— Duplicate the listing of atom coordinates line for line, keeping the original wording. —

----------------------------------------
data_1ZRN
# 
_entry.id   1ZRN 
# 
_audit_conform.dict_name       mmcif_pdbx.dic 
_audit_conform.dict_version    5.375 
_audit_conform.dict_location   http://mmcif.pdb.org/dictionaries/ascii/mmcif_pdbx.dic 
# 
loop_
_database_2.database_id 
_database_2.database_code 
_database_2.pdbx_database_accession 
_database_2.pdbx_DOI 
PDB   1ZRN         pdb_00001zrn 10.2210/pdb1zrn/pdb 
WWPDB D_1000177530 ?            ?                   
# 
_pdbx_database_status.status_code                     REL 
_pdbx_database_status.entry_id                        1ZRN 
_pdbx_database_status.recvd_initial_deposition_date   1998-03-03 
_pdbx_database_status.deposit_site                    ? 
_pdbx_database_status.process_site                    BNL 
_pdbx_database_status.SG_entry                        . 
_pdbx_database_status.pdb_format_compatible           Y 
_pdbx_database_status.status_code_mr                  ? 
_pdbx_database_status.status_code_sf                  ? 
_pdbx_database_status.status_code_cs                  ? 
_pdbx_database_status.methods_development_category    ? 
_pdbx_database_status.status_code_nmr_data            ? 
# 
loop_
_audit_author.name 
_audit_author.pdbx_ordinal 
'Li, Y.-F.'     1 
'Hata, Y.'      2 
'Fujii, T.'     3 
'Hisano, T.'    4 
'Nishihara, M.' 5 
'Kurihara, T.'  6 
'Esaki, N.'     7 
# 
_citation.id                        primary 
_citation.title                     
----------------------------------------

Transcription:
data_1ZRN
# 
_entry.id   1ZRN 
# 
_audit_conform.dict_name       mmcif_pdbx.dic 
_audit_conform.dict_version    5.375 
_audit_conform.dict_location   http://mmcif.pdb.org/dictionaries/ascii/mmcif_pdbx.dic 
# 
loop_
_database_2.database_id 
_database_2.database_code 
_database_2.pdbx_database_accession 
_database_2.pdbx_DOI 
PDB   1ZRN         pdb_00001zrn 10.2210/pdb1zrn/pdb 
WWPDB D_1000177530 ?            ?                   
# 
_pdbx_database_status.status_code                     REL 
_pdbx_database_status.entry_id                        1ZRN 
_pdbx_database_status.recvd_initial_deposition_date   1998-03-03 
_pdbx_database_status.deposit_site                    ? 
_pdbx_database_status.process_site                    BNL 
_pdbx_database_status.SG_entry                        . 
_pdbx_database_status.pdb_format_compatible           Y 
_pdbx_database_status.status_code_mr                  ? 
_pdbx_database_status.status_code_sf                  ? 
_pdbx_database_status.status_code_cs                  ? 
_pdbx_database_status.methods_development_category    ? 
_pdbx_database_status.status_code_nmr_data            ? 
# 
loop_
_audit_author.name 
_audit_author.pdbx_ordinal 
'Li, Y.-F.'     1 
'Hata, Y.'      2 
'Fujii, T.'     3 
'Hisano, T.'    4 
'Nishihara, M.' 5 
'Kurihara, T.'  6 
'Esaki, N.'     7 
# 
_citation.id                        primary 
_citation.title                     